The id global attribute defines a unique identifier (ID) which must be unique in the whole document. Its purpose is to identify the element when linking (using a fragment identifier), scripting, or styling (with CSS).

This attribute's value is an opaque string: this means that web author must not use it to convey any information. Particular meaning, for example semantic meaning, must not be derived from the string.

This attribute's value must not contain whitespace (spaces, tabs etc.). Browsers treat non-conforming IDs that contain whitespace as if the whitespace is part of the ID. In contrast to the class attribute, which allows space-separated values, elements can only have one single ID.

Note: Using characters except ASCII letters, digits, '_', '-' and '.' may cause compatibility problems, as they weren't allowed in HTML 4. Though this restriction has been lifted in HTML 5, an ID should start with a letter for compatibility.


Specification Status Comment
HTML Living Standard
The definition of 'id' in that specification.
Living Standard No change from latest snapshot, HTML 5.1
HTML 5.1
The definition of 'id' in that specification.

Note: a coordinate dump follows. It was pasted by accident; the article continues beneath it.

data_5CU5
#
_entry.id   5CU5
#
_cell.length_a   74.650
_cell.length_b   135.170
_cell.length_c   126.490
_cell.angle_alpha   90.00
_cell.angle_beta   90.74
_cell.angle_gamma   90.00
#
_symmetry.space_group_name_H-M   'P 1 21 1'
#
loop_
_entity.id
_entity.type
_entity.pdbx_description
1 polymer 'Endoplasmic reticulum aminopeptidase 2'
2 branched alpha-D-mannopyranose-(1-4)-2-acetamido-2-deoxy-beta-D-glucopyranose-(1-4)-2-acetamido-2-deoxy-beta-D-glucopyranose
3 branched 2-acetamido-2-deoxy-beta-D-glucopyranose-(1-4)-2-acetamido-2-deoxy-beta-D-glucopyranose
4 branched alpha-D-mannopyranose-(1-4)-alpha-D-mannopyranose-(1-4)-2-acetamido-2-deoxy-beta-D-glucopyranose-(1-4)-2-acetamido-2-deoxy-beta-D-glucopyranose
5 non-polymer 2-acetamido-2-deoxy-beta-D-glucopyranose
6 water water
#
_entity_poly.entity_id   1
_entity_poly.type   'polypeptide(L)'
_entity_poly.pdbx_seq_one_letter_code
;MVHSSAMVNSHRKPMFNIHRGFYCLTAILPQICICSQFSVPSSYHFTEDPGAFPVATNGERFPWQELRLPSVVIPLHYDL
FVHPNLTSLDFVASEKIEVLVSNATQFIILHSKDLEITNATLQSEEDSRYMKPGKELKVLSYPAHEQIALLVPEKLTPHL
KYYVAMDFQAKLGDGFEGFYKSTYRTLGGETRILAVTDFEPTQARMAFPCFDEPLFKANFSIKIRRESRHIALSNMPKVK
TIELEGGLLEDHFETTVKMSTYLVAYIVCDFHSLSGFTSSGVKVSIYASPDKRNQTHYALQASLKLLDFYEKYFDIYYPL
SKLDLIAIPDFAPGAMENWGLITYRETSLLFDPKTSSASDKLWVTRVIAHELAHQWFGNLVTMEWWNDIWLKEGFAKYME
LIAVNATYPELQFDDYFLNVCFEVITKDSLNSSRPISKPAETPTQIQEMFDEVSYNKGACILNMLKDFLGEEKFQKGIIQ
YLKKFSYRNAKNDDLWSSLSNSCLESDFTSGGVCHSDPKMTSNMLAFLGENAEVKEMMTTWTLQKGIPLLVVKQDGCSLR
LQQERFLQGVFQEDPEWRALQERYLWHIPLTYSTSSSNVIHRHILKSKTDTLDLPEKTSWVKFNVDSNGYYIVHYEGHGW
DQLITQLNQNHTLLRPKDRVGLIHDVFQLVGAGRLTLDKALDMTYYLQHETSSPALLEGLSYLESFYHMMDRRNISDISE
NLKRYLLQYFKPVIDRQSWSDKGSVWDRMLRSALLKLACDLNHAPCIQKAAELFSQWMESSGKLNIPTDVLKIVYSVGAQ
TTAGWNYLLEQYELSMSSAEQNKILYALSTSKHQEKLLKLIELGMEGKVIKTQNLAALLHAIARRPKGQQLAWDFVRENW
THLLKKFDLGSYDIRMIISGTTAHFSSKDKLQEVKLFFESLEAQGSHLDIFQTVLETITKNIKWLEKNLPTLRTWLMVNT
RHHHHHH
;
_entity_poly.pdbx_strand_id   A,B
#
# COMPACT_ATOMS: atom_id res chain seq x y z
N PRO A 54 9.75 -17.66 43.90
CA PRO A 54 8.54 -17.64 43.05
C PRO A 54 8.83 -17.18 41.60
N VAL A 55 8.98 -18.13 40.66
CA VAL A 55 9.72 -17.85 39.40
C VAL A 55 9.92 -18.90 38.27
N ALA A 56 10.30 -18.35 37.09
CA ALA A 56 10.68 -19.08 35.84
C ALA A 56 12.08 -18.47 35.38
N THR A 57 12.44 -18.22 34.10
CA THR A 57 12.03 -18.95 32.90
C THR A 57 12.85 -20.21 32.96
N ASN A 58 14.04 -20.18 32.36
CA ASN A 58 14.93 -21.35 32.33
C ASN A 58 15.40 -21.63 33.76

Recommendation Snapshot of HTML Living Standard, no change from HTML5
The definition of 'id' in that specification.
Recommendation Snapshot of HTML Living Standard, now accept '_', '-' and '.' if not at the beginning fo the id. It is also a true global attribute.
HTML 4.01 Specification
The definition of 'id' in that specification.
Recommendation Supported on all elements but <base>, <head>, <html>, <meta>, <script>, <style>, and <title>.

Browser compatibility

We're converting our compatibility data into a machine-readable JSON format. This compatibility table still uses the old format, because we haven't yet converted the data it contains. Find out how you can help!

Feature Chrome Firefox (Gecko) Internet Explorer Opera Safari
Basic support (Yes) (Yes)[1] (Yes) (Yes) (Yes)
Feature Android Chrome for Android Firefox Mobile (Gecko) IE Mobile Opera Mobile Safari Mobile
Basic support (Yes) (Yes) (Yes)[1] (Yes) (Yes) (Yes)

[1] id is a true global attribute only since Gecko 32.0 (Firefox 32.0 / Thunderbird 32.0 / SeaMonkey 2.29).

See also

Document Tags and Contributors

 Contributors to this page: auramgold, Ms2ger, markg, Sebastianz, teoli
 Last updated by: auramgold,